Given this reality, the central question is whether your business is preparing to ride the new wave–or is in danger of getting caught up in the turbulent undertow? In other words, to quote former GE CEO Jack Welch, are you ready to “change before you have to”? And, just how feasible is it for a small or midsize business to get ahead of the curve?

IBM’s 2011 IBM CMO study, From Stretched to Strengthened, took an in-depth look at how 1,734 Chief Marketing Officers (CMOs) (including a sample of midsize companies) are thinking about and dealing with these mega-changes. It’s interesting to look at these results, and how one of the midsize companies that we spoke with recently is navigating through this transformation.

Top Market Forces and CMO Concerns and Readiness to Address Them

CMO study respondents of midsize companies are struggling with four major market forces: decreasing brand loyalty, the explosion of data, proliferation of channels and devices, and social media.

Unfortunately, change is difficult–and most CMOs feel ill-equipped to address these new requirements, as shown in Figure 1.

Figure 1: Percent of CMOs Reporting Underpreparedness

To me, this level of concern isn’t surprising. Social and technology changes are escalating at a breakneck pace, in an increasingly volatile world. Wrapping your head–let alone a marketing organization–around these rapid, often unpredictable changes isn’t for the faint of heart.

Charting a Course for Change

The good news is that the vast majority of CMOs see three key areas that they need to take action in to address theses challenges by:

  • Delivering value to empowered customers
  • Fostering lasting connections
  • Capturing value and measuring results

What does this really mean? Customers have always wanted companies to listen to them and to act on the input they provide. They’ve always wanted companies to value their time and their recommendations as well as their money. But today, technology gives customers better, faster access to information, people, products and services–giving them more control over the commerce process and enabling them to wield more influence with other buyers.

Customers increasingly expect anywhere, anytime, any-device access to information throughout the commerce cycle–from information gathering, evaluation and selection, to purchase and service. They expect vendors to do a better job of meeting–or even of anticipating–their needs. This means that vendors need to understand not only “the market” but individual customer requirements and preferences, and deliver solutions to attract, interact with, acquire and retain customers on a much more personal level.

In the digital age, this means that CMOs must develop automated processes to tap into multiple channels and customer touch points. And they need new analytics capabilities to gauge and tune marketing and commerce initiatives in an actionable way at a one-on-one level.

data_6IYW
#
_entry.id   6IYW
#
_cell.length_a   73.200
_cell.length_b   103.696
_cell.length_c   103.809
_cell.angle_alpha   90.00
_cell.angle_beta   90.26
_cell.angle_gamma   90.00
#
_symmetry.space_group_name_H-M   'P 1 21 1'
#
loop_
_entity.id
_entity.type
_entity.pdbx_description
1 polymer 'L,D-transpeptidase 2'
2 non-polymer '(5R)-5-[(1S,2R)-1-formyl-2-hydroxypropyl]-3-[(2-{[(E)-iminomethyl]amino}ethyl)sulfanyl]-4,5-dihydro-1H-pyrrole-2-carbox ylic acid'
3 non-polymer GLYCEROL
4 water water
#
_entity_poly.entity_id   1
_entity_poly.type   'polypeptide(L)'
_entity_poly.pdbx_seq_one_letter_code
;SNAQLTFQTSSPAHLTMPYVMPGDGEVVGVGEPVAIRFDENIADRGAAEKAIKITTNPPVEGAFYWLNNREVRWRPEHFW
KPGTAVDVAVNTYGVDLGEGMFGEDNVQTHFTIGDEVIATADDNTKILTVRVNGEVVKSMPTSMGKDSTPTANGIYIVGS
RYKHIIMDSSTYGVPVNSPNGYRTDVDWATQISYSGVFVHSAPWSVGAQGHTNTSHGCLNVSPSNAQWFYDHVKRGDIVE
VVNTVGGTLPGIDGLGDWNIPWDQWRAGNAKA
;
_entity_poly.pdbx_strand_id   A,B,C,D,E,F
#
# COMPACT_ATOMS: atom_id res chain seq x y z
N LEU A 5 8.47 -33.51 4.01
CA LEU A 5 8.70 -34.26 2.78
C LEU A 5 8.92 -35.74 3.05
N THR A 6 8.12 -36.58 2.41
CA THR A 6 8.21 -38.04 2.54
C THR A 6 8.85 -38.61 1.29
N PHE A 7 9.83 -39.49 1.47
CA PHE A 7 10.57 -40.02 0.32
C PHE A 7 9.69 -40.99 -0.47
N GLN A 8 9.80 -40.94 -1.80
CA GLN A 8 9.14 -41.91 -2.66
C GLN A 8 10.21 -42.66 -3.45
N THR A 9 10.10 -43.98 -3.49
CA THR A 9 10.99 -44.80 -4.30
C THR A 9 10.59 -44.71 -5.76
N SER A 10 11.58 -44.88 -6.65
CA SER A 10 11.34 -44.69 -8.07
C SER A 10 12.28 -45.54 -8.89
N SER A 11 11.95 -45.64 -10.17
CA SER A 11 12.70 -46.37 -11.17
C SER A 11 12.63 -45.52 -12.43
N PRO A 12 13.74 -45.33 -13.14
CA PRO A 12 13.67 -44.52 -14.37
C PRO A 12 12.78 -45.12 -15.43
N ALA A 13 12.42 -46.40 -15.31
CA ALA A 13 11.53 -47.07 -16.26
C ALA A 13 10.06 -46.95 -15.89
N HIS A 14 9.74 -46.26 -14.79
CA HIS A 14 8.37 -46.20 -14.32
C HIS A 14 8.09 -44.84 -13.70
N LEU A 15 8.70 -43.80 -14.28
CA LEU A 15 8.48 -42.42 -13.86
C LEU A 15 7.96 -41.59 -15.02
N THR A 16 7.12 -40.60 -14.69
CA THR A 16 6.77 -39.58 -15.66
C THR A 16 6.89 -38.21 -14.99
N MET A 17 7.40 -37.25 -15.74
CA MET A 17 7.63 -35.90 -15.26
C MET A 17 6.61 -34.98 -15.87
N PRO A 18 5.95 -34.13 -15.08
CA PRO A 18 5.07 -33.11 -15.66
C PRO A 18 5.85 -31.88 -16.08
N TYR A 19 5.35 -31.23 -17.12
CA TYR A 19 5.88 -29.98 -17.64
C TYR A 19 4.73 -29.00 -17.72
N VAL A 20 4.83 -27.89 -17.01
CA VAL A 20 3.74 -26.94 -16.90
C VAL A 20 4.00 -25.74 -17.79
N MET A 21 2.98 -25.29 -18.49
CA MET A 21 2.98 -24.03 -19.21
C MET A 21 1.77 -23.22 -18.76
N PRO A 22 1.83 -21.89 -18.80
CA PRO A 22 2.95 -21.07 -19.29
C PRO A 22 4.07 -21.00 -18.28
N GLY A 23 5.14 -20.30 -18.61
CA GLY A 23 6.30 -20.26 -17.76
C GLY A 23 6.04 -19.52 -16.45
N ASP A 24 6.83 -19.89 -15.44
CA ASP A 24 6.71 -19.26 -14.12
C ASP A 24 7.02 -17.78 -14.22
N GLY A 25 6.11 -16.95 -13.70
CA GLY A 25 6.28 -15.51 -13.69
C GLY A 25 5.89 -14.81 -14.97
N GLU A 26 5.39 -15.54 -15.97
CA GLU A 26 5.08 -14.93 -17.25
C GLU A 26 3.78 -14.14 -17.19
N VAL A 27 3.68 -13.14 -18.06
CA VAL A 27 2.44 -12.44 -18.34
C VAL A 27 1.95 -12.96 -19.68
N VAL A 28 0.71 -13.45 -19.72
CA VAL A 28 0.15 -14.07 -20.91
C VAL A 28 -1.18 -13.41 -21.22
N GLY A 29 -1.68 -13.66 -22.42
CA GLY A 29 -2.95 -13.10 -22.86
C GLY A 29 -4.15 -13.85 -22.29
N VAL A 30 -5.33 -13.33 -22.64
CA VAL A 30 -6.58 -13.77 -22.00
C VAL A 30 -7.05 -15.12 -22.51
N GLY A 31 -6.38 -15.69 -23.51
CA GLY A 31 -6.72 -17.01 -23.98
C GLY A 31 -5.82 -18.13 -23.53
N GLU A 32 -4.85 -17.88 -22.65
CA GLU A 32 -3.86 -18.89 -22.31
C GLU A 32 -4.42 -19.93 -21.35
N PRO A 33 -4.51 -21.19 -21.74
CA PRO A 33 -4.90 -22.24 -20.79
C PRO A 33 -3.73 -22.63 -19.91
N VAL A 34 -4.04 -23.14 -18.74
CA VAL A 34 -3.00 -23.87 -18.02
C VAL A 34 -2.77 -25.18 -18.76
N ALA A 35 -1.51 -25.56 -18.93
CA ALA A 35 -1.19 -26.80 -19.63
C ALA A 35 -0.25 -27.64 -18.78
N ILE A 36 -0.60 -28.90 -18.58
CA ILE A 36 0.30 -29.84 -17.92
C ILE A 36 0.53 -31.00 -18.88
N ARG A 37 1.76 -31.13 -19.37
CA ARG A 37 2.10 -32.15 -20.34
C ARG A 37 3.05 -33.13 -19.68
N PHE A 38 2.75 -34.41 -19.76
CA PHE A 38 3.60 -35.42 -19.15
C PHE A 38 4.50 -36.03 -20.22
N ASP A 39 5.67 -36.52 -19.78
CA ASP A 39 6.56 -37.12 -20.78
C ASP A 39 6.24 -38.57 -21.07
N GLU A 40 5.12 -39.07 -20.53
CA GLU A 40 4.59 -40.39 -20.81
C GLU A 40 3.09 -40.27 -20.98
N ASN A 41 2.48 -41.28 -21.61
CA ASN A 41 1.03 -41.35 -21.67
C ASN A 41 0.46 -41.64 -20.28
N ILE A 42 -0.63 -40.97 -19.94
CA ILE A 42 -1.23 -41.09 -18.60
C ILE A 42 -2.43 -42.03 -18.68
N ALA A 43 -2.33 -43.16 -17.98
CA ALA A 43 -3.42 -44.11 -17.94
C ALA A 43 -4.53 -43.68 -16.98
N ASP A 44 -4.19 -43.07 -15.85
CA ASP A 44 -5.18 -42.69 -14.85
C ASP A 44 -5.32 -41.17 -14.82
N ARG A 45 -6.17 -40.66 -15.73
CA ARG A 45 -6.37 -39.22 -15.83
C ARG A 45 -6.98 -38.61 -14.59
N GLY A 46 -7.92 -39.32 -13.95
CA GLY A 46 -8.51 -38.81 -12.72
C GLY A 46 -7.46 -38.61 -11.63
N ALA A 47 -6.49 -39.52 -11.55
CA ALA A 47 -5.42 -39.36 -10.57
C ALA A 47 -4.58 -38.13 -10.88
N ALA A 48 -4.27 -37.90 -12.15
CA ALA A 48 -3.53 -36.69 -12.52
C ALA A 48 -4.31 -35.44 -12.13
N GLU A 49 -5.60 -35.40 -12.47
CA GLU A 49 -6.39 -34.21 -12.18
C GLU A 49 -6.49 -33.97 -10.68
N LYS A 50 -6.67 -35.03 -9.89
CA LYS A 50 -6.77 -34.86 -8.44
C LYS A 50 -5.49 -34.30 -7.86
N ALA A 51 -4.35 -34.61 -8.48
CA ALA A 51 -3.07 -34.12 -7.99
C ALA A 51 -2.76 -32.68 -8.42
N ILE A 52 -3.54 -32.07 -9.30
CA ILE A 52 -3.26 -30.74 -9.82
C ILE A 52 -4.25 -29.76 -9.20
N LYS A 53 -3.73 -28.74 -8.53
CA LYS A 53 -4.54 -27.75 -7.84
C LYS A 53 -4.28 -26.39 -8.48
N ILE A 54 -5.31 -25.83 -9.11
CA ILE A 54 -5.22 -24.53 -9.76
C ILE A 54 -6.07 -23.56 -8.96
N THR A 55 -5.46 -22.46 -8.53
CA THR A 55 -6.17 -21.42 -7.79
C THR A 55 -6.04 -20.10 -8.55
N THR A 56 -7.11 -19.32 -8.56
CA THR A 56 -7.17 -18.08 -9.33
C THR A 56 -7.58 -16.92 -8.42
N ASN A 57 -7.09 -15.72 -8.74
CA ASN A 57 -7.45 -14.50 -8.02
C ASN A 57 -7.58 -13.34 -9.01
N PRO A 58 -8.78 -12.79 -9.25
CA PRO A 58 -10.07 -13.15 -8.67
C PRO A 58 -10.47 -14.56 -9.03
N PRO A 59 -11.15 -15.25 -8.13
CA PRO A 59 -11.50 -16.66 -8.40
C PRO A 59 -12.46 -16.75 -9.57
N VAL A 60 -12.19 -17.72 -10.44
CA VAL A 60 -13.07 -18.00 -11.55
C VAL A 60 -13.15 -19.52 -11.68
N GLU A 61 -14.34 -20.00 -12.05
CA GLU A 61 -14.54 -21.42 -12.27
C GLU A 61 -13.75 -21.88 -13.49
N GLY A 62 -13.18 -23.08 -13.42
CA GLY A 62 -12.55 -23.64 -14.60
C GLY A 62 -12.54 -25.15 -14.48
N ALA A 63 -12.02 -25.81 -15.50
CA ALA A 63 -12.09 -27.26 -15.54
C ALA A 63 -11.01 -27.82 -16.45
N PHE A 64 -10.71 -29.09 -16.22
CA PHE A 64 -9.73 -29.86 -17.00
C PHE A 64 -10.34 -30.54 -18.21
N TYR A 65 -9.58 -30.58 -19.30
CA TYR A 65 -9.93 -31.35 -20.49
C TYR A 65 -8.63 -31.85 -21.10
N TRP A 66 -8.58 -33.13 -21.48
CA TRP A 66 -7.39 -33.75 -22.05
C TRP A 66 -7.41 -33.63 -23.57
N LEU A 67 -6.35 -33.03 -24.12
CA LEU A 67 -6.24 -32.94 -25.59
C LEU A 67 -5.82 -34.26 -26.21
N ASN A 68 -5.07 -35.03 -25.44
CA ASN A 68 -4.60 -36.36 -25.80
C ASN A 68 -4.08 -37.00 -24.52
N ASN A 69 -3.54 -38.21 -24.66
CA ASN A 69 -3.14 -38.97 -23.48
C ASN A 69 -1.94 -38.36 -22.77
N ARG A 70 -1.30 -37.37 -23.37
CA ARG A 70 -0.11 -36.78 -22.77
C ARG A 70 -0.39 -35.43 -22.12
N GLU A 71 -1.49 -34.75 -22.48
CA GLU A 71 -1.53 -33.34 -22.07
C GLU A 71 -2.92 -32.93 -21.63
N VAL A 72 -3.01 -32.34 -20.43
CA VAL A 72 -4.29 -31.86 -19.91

In a nutshell, CMOs and marketing organizations need to radically reinvent marketing with automated digital and analytical processes that help them to deliver more value to customers.

Taking a Proactive Approach

IBM’s study also revealed that CMOs in outperforming companies are more proactive than their peers in tackling these issues. These CMOs are investing now to better understand individual customers as well as markets, and using analytics to help them do a better job of zero in on customers’ needs to deliver a better experience and build customer loyalty.

For instance, CustomInk, a 300-employee custom t-shirt company, uses IBM Software for Enterprise Marketing Management, specifically IBM Coremetrics, to improve the customer experience and grow the business. CustomInk relies on a Coremetrics dashboard to monitor daily key performance indicators (KPIs), such as: What percentage of site visitors go to its Design Lab? How likely is a visitor to save a design? How do aesthetic changes improve conversion rates? CustomInk uses these metrics to determine what’s working and what isn’t. For example, if the percentage of customers who save a design is low, it may be because something is broken and the customer can’t load the design. Or there may be an overload of visitors from unqualified sources.

IBM software also provides CustomInk with the ability to monitor key paths through its site on a daily basis. This enables CustomInk to determine where people “fall off” on different paths. The company can see when changes it makes are beneficial, detrimental or neutral to customer behavior. For example, CustomInk has learned that small, aesthetic changes in color or type font, or changes in button styles or colors, can impact movement through the site and affect the drop-off rate.